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An IBCLC is a health care professional who specializes in the clinical management of breastfeeding. IBCLCs are certified by the International Board of Lactation Consultant Examiners Inc. under the direction of the US National Commission for Certifying Agencies. IBCLCs work in a variety of health care settings including hospitals, pediatric offices, public health clinics, and private practice.
For 25 years, International Board Certiﬁed Lactation Consultants (IBCLCs) have provided high quality lactation care and services to new mothers and infants. More than 22,000 IBCLCs practice worldwide as vital members of the health care team in hospitals, neonatal intensive care units, special nurseries, public health agencies, private clinics, government ofﬁces, and private practice. They work hand-in-hand with prenatal and postpartum providers to help new families meet their breastfeeding goals, and to help hospitals establish and support protocols for exclusive breastfeeding.
|Recognized the world over as possessing the only standardized, board certiﬁed lactation credential available|
|Knowledgeable about up-to-date evidence-based practices in lactation as demonstrated through a rigorous exam process|
|Experienced in a wide variety of complex breastfeeding situations|
|Competent to assist mothers with establishing and sustaining breastfeeding, even in the midst of difﬁculties and high-risk situations that can arise|
|Sensitive to the needs of both mothers and children as they work to help mothers meet their breastfeeding goals|
|Ethical in their practice, abiding by Standards of Practice and a Code of Ethics and working within a deﬁned Scope of Practice|
|Prenatal counseling about risk factors that may affect breastfeeding|
|Basic position and latch of the infant|
|Information about practices that promote successful breastfeeding|
|Preventing and managing common concerns such as poor latch, inadequate milk transfer or supply, nipple or breast pain, and calming a fussy baby|
|Milk expression and storage for mothers who must be separated from their babies|
|Strategies for breastfeeding after returning to work|
|Breastfeeding in challenging situations, such as breastfeeding twins or triplets, a premature or sick infant, or infants in special medical situations|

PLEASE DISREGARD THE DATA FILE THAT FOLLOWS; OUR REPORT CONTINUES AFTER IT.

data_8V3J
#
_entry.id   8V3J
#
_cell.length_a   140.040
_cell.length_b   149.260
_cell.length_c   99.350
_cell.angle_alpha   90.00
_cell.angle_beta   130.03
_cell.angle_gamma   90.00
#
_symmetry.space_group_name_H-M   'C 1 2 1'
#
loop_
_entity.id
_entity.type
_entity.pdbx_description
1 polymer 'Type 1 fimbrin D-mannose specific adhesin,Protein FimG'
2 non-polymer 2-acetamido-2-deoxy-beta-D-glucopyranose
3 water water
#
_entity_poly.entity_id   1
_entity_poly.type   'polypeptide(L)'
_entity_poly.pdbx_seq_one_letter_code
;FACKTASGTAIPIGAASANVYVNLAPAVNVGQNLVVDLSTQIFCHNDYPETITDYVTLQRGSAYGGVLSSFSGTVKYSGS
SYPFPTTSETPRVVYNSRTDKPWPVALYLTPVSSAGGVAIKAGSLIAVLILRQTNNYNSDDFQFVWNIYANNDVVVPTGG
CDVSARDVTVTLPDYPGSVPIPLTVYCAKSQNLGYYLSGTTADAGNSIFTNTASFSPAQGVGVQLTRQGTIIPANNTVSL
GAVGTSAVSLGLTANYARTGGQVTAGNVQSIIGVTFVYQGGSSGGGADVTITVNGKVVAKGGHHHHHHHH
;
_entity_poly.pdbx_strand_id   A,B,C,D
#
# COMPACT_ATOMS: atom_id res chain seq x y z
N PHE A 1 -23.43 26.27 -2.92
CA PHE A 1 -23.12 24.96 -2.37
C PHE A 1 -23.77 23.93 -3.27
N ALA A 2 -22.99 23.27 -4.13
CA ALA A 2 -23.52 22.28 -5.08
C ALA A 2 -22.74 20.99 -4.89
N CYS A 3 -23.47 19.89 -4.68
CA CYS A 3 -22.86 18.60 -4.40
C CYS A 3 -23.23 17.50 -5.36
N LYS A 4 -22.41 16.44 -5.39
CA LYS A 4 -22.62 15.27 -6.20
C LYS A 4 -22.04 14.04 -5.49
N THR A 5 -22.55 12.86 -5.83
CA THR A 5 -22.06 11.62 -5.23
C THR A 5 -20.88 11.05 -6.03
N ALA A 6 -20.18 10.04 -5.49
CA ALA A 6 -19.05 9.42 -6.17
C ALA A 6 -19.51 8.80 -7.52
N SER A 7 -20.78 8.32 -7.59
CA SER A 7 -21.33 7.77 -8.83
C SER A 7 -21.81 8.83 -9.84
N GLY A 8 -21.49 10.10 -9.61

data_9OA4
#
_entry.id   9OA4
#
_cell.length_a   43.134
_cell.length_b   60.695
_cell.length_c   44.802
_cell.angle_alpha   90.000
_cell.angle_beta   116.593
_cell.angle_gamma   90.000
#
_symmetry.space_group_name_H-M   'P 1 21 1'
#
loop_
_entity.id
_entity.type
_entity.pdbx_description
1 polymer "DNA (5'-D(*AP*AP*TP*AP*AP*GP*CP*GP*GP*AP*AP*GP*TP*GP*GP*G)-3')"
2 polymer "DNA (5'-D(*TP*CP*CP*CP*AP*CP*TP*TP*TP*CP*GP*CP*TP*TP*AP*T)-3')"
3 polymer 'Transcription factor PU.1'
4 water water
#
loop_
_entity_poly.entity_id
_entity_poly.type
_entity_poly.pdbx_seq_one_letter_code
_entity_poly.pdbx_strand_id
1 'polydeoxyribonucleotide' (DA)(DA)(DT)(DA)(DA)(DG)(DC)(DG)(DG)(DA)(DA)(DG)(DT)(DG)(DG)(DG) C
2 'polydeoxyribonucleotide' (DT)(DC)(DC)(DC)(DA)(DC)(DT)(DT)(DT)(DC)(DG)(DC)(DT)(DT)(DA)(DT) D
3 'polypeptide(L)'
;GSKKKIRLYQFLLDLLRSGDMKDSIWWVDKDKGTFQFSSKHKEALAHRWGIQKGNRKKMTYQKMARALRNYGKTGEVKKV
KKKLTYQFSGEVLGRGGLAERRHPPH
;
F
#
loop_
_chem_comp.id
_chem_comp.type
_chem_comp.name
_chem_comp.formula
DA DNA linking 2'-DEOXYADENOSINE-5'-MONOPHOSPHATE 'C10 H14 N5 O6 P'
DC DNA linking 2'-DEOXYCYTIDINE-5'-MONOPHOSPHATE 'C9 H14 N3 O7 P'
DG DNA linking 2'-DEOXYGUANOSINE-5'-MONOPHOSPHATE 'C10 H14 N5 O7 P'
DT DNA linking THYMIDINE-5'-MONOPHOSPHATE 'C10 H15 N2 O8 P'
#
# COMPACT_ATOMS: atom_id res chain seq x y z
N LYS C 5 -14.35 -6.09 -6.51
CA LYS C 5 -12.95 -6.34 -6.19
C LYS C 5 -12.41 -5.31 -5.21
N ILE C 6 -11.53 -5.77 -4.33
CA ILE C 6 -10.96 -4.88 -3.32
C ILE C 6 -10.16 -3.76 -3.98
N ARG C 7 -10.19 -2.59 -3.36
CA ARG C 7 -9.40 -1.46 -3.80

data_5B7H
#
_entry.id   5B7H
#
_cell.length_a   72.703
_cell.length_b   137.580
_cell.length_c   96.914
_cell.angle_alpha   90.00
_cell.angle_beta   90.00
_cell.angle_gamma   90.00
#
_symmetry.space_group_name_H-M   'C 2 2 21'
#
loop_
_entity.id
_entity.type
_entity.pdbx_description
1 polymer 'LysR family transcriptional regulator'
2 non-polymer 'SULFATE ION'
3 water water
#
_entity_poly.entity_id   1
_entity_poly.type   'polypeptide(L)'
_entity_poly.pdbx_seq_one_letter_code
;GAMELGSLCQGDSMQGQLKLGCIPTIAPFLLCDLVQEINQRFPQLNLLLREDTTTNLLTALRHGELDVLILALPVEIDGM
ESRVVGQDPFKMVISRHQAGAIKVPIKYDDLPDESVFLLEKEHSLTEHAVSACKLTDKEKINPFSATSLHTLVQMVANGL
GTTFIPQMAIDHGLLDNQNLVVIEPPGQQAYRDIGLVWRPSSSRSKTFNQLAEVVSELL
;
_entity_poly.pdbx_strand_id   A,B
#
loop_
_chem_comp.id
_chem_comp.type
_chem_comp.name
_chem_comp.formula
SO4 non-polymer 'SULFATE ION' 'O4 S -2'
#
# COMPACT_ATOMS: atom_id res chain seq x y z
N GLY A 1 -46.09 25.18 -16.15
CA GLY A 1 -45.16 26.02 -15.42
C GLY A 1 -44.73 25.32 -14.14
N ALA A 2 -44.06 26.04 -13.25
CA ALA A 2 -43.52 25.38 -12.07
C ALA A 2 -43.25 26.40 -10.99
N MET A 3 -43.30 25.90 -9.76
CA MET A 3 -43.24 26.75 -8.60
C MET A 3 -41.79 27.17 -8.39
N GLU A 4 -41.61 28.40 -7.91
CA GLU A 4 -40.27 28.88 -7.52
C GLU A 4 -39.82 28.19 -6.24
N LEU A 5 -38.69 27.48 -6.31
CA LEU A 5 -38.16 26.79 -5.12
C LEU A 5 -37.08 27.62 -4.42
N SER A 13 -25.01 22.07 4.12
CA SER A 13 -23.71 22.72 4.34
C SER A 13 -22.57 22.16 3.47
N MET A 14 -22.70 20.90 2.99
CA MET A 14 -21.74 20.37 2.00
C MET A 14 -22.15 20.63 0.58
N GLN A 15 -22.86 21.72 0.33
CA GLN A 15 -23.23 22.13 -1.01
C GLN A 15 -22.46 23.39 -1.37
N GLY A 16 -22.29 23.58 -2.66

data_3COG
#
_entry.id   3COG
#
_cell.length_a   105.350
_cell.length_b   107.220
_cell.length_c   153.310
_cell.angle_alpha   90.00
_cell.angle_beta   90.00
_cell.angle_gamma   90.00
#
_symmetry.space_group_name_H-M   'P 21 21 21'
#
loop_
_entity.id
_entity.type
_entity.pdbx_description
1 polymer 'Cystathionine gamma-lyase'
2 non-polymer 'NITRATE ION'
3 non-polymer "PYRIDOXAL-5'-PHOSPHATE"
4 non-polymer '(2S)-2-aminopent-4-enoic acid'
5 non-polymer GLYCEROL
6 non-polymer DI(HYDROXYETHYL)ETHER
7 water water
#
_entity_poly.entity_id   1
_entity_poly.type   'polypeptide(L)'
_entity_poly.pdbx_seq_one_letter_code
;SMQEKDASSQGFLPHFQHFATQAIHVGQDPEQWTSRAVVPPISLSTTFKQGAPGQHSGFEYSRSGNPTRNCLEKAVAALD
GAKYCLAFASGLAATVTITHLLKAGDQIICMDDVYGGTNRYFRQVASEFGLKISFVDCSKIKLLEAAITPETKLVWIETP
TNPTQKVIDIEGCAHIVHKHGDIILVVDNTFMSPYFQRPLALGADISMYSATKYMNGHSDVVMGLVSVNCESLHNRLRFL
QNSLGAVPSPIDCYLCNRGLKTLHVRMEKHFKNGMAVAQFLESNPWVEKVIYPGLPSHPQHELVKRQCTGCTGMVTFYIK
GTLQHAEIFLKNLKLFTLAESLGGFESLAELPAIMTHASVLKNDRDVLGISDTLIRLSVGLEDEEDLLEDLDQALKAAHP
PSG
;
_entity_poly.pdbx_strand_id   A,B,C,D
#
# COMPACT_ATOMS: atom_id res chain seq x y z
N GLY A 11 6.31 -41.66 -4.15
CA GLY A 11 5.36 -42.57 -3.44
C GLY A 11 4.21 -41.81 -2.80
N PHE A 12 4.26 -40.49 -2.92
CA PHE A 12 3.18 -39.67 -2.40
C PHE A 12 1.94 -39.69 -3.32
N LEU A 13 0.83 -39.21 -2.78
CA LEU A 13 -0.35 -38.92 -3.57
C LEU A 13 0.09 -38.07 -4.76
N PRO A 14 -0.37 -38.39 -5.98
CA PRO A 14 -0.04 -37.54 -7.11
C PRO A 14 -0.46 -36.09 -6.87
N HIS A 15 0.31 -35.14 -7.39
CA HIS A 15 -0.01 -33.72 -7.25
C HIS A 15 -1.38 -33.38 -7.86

A baby is 2.8 times more likely to be breastfeeding upon hospital discharge if the facility employs an IBCLC. Among women receiving Medicaid, delivering at a hospital that employed IBCLCs was associated with a 4.13 times increase in the odds of breastfeeding at hospital discharge. Castrucci, B., et al. 2006. A comparison of breastfeeding rates in an urban birth cohort among women delivering infants at hospitals that employ and do not employ lactation consultants. Journal of Public Health Management Practice. 12(6), 578–585.
Women who receive prenatal education, postpartum hospital and home visits, and telephone calls from a lactation consultant, are more likely to breastfeed through week 20 and at a higher breastfeeding intensity than women who do not receive assistance from a lactation consultant. Bonuck, K., et al. 2005. Randomized controlled trial of a prenatal and postnatal lactation consultant intervention on duration and intensity of breastfeeding up to 12 months. Pediatrics. 116:6, 1413-26.Guise, JM, et al. 2003. The effectiveness of primary care-based interventions to promote breastfeeding: systematic evidence review and meta-analysis for the U.S. Preventive Services Task Force. Annals of Family Medicine. 1:2, 70-8.
Women are more likely to stop breastfeeding in the ﬁrst
month when they experience such problems as sore nipples, inadequate milk production, and infant difﬁculties
with breastfeeding. A lactation consultant can help women overcome these difﬁculties and thereby increase
duration of breastfeeding. Ahluwalia, IB, et al. 2005. Why do women stop breastfeeding? Findings from the Pregnancy Risk Assessment and Monitoring System. Pediatrics. 116:6, 1408-1412.
Increased access to lactation consultants resulted in
greater continuation of breastfeeding and a $149-perdelivery reduction in cost for planned hospital care,
planned follow-up visits, and unplanned care costs. Lieu TA, et al. 1998. Clinical outcomes and maternal perceptions of an updated model of perinatal care. Pediatrics. 102:1437-1444.
IBCLCs are an integral part of many corporate lactation programs. Mutual of Omaha, Aetna, and CIGNA Corporation are among the many companies that now include consultations with lactation consultants as an integral part of their employee beneﬁts program for breastfeeding employees. These lactation programs have been shown to dramatically increase breastfeeding duration rates, with resulting savings in health care costs, fewer prescriptions, and reduced absenteeism and turnover rates for employees. Dickson V, Hawkes C, Slusser W, Lange L & Cohen R. 2000. The positive impact of a corporate lactation program on breastfeeding initiation and duration rates: help for the working mother. Unpublished manuscript. Presented at the Annual Seminar for Physicians, co-sponsored by the American Academy of Pediatrics, American College of Obstetricians and Gynecologists, and La Leche League International, on July 21, 2000. Mutual of Omaha. 2001. Prenatal and lactation education reduces newborn health care costs. Omaha, NE: Mutual of Omaha.